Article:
Posted by Paul Rawlins on December 16, 2010 in Collections

If Virginia is for lovers, as the bumper stickers would have us believe, is Maine for writers? As I was doing some background research for the new Maine vital records (births, marriages, deaths) that just went live on Ancestry, it got me wondering what was up with all the poets and other literary types who hail from the state. Maybe Stephen King was just trying to tap into the zeitgeist when he moved there.

Henry Wadsworth Longfellow is no doubt the granddaddy of all Maine literati. He was born in 1807, so he falls under the pre-1892 records in these databases. Statewide registration of births, marriages, and deaths for Maine started in 1892. To fill in some of the blanks prior to that time, in 1920 the state asked towns to provide them with copies of their old records. About 20 percent of the municipalities complied, so coverage for these early records is spotty. They look like this:

It’s probably no surprise that somebody went to the pains to make sure HWL was included.

Edna Vincent Millay—she added the “Saint” later—made the new state registrations in 1892:

Sarah Orne Jewett was one of the few writers I came across who stayed put. She was born and died in South Berwick, Maine:

I was a little disappointed to find no birth record for Edwin Arlington Robinson, though perhaps I shouldn’t be surprised. Apparently, his mother had been expecting a little girl and had no names picked out for a son, so he wasn’t named until six months after his birth, while the family was on holiday. But there are also famous movie directors (John Ford was born John Feeney), Civil War heroes (Joshua Chamberlain), and college presidents (Oliver O. Howard), and with more than two million birth, marriage, and death records in the collection, there’s a good chance you’ll find traces of your own downeast family celebrities among the other luminaries from the Pine Tree State.


  1. BEE

    If you prefer to work in “old search”, DON”T click on the above births, marriages, deaths) or it will open in “new search”.
    When I tried to find “return to old search”, it wasn’t in the upper right hand corner until I went back to a “home page”.
    Looks like that’s what happens when you click on anything in “Recent Genealogy Databases” – as far am I’m concerned, not good!!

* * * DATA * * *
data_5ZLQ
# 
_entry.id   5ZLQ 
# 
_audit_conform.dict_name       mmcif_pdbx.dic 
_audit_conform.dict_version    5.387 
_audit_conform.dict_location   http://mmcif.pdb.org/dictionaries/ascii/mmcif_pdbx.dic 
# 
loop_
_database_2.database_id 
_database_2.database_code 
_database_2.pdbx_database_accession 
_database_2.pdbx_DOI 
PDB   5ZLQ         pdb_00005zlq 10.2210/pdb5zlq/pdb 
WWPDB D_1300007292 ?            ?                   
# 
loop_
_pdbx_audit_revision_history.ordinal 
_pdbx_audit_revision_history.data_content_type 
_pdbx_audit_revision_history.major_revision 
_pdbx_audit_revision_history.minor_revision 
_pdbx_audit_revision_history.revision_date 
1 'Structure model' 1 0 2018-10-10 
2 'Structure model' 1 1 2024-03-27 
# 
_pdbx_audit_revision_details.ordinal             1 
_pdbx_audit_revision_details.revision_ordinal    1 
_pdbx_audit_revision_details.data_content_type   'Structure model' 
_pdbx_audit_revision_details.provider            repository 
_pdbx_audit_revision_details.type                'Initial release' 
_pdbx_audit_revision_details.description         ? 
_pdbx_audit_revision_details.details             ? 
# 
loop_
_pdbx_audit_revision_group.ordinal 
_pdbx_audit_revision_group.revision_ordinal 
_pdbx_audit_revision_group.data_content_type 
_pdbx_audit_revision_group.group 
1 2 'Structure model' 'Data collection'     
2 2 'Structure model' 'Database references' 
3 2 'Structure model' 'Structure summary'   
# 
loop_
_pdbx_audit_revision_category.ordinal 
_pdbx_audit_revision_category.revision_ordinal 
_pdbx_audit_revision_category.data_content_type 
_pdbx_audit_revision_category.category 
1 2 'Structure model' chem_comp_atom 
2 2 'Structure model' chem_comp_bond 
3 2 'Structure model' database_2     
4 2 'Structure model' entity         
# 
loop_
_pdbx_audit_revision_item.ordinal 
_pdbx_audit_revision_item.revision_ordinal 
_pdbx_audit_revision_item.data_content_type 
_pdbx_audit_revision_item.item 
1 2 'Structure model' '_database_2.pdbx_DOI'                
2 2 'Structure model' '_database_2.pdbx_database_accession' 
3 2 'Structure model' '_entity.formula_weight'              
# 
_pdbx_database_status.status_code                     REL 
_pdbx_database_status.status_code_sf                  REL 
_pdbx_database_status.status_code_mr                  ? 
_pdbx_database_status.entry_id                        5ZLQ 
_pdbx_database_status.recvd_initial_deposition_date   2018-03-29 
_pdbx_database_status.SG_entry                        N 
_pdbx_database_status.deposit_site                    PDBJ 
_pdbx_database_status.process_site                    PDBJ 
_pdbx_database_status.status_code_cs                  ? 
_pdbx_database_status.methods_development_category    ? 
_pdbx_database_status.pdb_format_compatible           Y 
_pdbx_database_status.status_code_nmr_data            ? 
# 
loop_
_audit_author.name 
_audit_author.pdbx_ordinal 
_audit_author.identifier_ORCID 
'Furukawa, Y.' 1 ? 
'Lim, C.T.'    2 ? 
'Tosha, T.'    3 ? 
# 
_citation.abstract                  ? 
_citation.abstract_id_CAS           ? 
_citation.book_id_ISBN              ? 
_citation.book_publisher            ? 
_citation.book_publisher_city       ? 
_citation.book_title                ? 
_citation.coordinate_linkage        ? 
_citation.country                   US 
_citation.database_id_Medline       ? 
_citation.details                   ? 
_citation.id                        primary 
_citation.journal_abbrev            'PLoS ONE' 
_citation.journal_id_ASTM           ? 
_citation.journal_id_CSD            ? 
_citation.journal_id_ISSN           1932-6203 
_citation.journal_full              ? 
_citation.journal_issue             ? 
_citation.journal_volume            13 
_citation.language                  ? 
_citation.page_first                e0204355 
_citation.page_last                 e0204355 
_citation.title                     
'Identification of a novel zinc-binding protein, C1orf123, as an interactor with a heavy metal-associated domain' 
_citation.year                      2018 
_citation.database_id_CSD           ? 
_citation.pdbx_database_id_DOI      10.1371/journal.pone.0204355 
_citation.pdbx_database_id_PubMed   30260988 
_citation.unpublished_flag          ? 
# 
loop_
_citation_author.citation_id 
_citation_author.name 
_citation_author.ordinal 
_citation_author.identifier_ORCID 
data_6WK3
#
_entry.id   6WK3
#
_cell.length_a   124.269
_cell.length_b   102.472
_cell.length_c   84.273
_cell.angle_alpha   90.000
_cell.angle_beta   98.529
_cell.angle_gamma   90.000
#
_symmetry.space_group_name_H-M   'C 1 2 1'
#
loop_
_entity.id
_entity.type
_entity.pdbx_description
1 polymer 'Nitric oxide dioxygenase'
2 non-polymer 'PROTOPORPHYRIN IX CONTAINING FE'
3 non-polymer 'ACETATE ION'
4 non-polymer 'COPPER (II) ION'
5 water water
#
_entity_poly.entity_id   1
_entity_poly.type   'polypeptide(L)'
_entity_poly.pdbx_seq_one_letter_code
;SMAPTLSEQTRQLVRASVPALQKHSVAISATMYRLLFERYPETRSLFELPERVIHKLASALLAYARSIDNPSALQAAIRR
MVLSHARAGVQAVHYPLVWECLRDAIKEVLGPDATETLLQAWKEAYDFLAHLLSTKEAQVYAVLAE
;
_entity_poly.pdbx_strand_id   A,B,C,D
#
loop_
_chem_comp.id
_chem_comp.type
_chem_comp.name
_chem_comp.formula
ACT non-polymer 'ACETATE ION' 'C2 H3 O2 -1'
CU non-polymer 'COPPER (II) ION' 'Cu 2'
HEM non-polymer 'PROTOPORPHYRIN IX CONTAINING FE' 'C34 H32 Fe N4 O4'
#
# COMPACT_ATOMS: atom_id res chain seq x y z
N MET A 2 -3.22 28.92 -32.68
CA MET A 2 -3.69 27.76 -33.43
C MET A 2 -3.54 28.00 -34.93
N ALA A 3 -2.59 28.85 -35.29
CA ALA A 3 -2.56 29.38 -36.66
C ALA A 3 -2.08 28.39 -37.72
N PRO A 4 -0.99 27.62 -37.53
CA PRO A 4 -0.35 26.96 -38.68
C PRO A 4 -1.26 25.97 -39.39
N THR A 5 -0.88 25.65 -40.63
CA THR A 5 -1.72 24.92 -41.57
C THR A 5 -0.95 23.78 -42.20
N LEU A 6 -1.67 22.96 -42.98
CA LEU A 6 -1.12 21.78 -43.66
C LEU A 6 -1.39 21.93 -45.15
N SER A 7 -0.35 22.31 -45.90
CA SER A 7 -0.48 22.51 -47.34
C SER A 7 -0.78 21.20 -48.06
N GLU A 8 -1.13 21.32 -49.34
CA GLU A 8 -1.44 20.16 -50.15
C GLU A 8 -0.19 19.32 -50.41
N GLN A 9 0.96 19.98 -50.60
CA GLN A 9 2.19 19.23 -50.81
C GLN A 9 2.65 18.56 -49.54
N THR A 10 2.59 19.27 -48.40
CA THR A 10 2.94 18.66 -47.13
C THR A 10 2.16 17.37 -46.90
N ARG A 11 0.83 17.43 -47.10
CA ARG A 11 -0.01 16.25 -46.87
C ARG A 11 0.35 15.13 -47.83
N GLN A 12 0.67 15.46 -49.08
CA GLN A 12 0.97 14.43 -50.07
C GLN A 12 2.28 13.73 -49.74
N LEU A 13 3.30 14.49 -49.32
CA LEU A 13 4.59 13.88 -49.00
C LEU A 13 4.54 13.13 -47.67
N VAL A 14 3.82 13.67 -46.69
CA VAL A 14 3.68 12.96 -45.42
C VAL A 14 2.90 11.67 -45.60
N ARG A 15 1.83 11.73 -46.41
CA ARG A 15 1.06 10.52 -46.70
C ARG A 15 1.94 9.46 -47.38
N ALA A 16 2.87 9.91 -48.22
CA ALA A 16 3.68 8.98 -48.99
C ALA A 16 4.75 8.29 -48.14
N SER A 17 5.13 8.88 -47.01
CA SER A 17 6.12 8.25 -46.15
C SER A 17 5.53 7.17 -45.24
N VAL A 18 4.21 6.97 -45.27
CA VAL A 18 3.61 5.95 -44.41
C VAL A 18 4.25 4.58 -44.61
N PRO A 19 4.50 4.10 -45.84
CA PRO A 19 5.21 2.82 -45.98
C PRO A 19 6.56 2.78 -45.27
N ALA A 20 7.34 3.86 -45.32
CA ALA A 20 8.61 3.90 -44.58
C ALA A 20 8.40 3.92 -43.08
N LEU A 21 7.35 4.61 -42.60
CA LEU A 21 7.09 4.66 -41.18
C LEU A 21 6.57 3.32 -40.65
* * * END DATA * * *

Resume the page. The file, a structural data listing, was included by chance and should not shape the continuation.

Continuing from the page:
2. BEE

    I just tried it, and you are right, Andy…..I have no idea how or why it opened in “new search” when I tried it earlier, because I definitely was using “old search”, but I’m glad that I was able to find my way back!

  3. Jade

    Most birth, marriage and death records for the 17th and 18th and early 19th centuries were recorded in the Towns and in church records.

    The newly added databases do not include more than a teensy smattering of items from Town records.

    A huge number of Maine Town records’ images have been published on CD by a publisher in Rockland, ME.

  4. Carol A. H.

    #6 Jade:

    Would you please post more information on that CD regarding Maine town record images? Thanks.


  5. Jade

    Carol, your #7: I and many others would not like to have these blogs include commercial messages. They are removed by the blog administrator. The Town records are on ~many~ CDs; some individual Town records are on 3 or more. You can find the publisher by an internet search for “Press” and Rockland.

  6. Jan Murphy

    Re: Ancestry’s announcements and Jade’s rebuttal in #6 — I don’t find it helpful to have only raw numbers of how many records exist or statements that this is just a “teeny smattering”. Members who want more information about what vital records exist state-wide can find a detailed description at the Maine State Archives:

  7. Carol A. H.

    Thanks to Jan #11, and Andy #12, for the Maine site information.

    I have been using this new database and have found new sources to add to my Maine people of that time period, and getting some new parent’s names to give me new lines to research. Maiden names!!!

    I’m not finding every one of course, but enough so far to say it will be a good source for me. I have Maine-iacs back to forever. Finally, a new database to help me!

  8. Soon to be added to literary greats is my brother David Hanna, who although was born on the way to Florida in Georgia (crazy isn’t it), he did spend his formative years in Round Pond, Maine.

    Keep any eye out for his name in book stores – David Hanna – that is.

Comments are closed.